Testing Statigr.am’s iframe widget:
The first shot was taken with my lowly BlackBerry and my lowly composition skills. The second was taken by Nicki, our design director, who has superior composition skills and, most recently, a superior camera phone. The iPhone 4S does amazing close ups, with realistic colors, and sharp detail. That being said, my shot wasn’t too bad. (The third shot below was taken with Laura’s Android. Shows how small our little “post flower” was.)
We’ve gone through several digital cameras over the years. I bet mom and dad bought an (expensive) camera once every 15 to 20 years at most. But then we’ve taken about 100,000 photos… and some movies.
I wanted to build a dateline of how long our cameras have lasted. So this photo I found was a clue. It was dated 12-23-2006 and titled DC-NewPowerShotA630.jpg.
YouTube currently auto-selects 3 frames from your uploaded video to use as the video’s thumbnail. Knowing this, you can try to position one or more desirable frames at these exact locations:
X = Video length (in sec.)
Y = X divided by 4 or X/4 (in sec.)
Y is the 1st thumbnail.
2 times Y or 2xY (in sec.) is the 2nd thumbnail (poster frame).
3 times Y or 3xY (in sec.) is the 3rd thumbnail.
Installed Gallery 2.2 on Mac5. It is different software than MovableType (our blogging software) so it requires a separate login (on main Gallery page.)
There is a link to the main page at the top-right of Mac5. And then I put links to specific albums using the word “Photos” next to the blog summaries. It takes a bit to get used to. Mom and I experimented tonight, and she was able to get some Las Vegas photos uploaded.
1. Put several photos in a folder on your desktop. When exporting them from your photo editor, choose a maximum width of 1000 pixels. The goal is to keep each photo under 2 MB.
2. Login (on main Gallery page.) Your album will hold albums. (And those albums will hold photos.)
4. Create a new album and name the directory without spaces: Ex: LasVegas2007
5. The title of the album can have spaces. Ex: Las Vegas 2007
6. Choose “Add items”.
7. Use the “Upload Applet” and answer “yes” about trusting it.
8. Drag the folder from your desktop created in step 1 into the empty Upload List window. The Upload List will fill up with a list of your photos.
9. Click on the “Upload” button and go have some coffee.
Once uploaded, you can rename your photos, add comments, and rearrange them.
Made this graphic at www.glassgiant.com. (I was looking for neon signs.)
Mom really liked the photo we were able to take around the pool at Anna Maria this year, but alas, Ted was unable to be in the photo because he was tending to Clio. Not to be deterred by the laws of physics, Mom took a photo of Ted in her backyard so that he could be incorporated into the family photo. I used PhotoShop Elements (which is a simplified version of PhotoShop.) It was amazingly easily to bring in the photo because the lighting in Mom’s backyard was so similar to the pool shot.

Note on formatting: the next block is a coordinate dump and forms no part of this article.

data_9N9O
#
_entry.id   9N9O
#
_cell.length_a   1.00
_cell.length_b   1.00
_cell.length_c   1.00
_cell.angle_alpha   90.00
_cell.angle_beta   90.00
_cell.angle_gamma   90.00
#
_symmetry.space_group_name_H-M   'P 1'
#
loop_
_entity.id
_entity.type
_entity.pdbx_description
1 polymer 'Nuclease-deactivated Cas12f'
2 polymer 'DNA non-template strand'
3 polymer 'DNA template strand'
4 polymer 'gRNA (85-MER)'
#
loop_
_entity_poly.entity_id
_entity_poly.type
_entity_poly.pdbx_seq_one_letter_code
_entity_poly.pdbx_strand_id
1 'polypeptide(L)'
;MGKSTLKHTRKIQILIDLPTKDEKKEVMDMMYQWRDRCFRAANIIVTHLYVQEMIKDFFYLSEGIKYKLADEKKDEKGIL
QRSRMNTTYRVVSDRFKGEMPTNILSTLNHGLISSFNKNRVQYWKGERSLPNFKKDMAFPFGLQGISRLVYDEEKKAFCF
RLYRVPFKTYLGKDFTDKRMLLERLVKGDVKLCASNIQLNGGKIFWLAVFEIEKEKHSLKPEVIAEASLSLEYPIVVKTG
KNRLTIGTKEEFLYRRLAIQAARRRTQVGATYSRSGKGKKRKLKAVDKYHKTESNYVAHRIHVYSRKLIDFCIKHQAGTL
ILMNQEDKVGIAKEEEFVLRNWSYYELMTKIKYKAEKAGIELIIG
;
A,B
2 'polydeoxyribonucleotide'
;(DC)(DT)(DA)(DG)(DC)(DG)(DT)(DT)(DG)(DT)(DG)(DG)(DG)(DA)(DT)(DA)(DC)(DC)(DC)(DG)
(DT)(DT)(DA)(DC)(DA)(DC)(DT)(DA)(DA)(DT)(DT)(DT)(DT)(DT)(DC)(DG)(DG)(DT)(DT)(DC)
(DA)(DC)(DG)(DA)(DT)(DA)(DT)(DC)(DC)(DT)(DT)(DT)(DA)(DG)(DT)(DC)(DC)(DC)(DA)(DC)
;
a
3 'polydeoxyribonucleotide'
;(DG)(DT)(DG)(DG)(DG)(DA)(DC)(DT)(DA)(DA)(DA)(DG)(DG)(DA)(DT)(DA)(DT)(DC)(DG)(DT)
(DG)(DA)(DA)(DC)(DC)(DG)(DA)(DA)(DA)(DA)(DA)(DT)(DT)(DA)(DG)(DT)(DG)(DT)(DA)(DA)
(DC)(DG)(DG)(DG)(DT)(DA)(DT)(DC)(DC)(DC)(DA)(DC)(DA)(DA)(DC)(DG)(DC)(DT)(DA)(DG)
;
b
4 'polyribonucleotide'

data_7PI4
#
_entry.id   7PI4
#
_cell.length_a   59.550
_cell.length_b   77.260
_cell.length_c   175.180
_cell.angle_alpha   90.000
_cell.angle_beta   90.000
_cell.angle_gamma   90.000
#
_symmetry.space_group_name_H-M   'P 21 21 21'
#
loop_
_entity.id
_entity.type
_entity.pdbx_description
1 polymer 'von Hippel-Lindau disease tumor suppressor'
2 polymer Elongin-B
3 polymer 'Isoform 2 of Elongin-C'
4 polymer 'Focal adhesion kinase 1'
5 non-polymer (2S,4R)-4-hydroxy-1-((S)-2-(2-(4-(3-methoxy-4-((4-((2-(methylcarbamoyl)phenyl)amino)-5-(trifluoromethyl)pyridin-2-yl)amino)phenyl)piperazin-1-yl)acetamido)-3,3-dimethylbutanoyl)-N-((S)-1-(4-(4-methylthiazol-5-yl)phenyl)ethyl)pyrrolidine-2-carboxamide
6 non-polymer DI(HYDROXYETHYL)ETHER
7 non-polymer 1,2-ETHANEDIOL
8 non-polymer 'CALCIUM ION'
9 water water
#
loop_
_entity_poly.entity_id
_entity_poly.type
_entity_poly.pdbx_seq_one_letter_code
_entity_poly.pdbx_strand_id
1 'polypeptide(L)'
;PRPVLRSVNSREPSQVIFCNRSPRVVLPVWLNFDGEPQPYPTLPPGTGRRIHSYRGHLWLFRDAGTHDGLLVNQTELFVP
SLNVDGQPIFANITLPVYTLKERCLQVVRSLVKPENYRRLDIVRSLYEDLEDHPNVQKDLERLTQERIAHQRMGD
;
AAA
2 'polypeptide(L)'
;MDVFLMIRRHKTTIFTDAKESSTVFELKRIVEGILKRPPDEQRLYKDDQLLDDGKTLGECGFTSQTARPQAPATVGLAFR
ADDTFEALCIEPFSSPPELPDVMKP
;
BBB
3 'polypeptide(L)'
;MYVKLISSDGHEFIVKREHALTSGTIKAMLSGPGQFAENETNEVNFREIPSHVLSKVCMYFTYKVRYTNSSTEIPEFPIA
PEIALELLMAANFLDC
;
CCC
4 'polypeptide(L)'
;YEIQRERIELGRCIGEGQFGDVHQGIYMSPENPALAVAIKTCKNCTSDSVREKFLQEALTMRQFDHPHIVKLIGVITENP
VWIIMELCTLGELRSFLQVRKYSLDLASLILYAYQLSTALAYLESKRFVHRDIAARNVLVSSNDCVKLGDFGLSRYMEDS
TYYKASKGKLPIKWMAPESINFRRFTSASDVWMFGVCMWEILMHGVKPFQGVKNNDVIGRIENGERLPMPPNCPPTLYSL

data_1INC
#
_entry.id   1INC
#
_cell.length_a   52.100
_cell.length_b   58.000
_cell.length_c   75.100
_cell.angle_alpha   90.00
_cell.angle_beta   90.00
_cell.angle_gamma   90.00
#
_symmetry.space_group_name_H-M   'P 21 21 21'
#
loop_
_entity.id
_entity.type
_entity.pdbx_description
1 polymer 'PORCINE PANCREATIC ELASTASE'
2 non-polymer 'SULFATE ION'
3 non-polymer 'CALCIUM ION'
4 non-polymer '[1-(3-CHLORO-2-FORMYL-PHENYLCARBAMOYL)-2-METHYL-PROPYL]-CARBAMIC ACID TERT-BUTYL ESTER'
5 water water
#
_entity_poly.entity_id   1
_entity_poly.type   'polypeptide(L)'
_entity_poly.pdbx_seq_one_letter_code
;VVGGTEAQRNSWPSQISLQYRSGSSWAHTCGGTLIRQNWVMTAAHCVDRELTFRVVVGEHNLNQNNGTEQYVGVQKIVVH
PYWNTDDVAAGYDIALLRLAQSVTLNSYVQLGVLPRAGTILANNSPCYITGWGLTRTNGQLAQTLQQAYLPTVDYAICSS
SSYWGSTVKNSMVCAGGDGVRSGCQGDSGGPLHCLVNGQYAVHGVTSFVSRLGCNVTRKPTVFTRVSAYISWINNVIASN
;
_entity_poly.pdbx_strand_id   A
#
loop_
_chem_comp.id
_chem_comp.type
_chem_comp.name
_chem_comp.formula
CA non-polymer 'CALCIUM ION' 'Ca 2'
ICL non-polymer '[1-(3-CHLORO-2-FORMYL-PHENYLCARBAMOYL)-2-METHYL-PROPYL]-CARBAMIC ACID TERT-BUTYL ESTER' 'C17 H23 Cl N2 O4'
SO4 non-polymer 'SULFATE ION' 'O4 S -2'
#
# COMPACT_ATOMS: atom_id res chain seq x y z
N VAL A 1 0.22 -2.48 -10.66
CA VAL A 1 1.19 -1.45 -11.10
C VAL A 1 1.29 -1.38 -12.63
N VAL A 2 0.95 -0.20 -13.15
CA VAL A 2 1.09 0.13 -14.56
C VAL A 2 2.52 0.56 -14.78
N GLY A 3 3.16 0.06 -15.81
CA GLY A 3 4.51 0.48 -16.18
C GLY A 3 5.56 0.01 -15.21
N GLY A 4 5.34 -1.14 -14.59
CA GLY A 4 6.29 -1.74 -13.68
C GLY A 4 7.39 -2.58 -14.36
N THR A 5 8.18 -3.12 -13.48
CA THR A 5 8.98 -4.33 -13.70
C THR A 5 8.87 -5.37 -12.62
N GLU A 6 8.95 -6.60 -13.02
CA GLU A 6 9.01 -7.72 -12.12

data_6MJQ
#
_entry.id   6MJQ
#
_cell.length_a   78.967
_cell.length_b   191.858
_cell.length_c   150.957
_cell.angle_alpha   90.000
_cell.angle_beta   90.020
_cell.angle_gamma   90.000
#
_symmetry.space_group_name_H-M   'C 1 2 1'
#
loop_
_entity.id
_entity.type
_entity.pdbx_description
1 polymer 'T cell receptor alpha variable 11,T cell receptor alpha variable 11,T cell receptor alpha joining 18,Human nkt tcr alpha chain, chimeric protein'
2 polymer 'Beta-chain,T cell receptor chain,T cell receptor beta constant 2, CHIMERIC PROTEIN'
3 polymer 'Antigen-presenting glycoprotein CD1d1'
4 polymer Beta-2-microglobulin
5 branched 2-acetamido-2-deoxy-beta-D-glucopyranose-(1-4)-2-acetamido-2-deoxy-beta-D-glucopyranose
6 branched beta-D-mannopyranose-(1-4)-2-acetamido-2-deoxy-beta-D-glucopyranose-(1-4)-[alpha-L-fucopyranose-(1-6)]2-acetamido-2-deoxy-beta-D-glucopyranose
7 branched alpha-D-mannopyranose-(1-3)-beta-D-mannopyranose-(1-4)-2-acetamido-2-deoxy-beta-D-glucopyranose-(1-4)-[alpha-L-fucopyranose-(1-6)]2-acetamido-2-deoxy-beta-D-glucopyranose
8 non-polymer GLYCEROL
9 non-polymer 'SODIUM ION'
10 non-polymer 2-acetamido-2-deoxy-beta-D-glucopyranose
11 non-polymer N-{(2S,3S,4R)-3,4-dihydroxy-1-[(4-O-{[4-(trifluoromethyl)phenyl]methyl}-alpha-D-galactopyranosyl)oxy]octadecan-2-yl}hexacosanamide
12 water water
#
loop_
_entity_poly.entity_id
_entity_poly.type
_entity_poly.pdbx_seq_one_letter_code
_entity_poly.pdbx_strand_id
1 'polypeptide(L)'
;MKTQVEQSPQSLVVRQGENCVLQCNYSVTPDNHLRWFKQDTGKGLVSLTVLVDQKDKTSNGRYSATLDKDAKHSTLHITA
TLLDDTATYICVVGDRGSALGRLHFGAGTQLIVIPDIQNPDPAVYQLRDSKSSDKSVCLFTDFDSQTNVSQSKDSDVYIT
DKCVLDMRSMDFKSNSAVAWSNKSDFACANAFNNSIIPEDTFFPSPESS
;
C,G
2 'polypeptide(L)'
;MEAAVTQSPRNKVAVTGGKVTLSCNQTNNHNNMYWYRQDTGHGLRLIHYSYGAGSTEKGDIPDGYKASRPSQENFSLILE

In a similar trick, I had Grant take a photo of me on the front porch at Anna Maria so I could crop myself into a group shot. Grant and I still crack up at Dad posing in the photo with me (he was in the target photo.) That can be seen in the Anna Maria gallery where Ted has now officially joined the vacation (digitally.)
Uploading pictures should be a little easier now. Read on if you’d like…
I’ve never liked the upload window in MovableType because you have to do too many steps (and this frustrates my mom.) Typically you have to remember to:
1. Choose “show me the HTML” or risk having the story you just wrote wiped out by the create new entry option.
2. Choose “create thumbnail” or you get a full size image in your story.
3. Change the size of the thumbnail (which by default is big for some reason.)
4. Click on “Embedded Image”.
I’ve installed a plugin called BetterFileUploader that helps with steps 1 and 3. Now show me HTML is selected by default, so mom won’t get her story wiped out. And although you have to still choose thumbnail, the size goes to a default of 150 pixels wide.
The other nice thing is that the current year and month is added to the upload directory. In this way, all of your photos uploaded over time do no accumulate in a single directory. Instead they will be uploaded and stored with some context… the year and month of the article.
While at Anna Maria Island this summer, my Canon Powershot A70’s screen went blank and showed a little white E18 code in the lower left corner. The lens was stuck partially open. Shutting the camera on and off in review (vs shoot) mode let it recover enough to take more shots.
I’ve sinced used it to take other pictures including white water rafting with Kelly. Kelly then used it to take a lot of pictures on the Life Teen retreat this weekend. She saw the error, too. She asked me if I had tried Google to find out what is wrong. Just did that. The first link was to a sponsored website called www.e18error.com. Amazing. It includes information about how to try to fix it the problem yourself. Basically I’m guessing a piece of Anna Maria sand has gotten in my camera, and it will be a matter of blowing it out.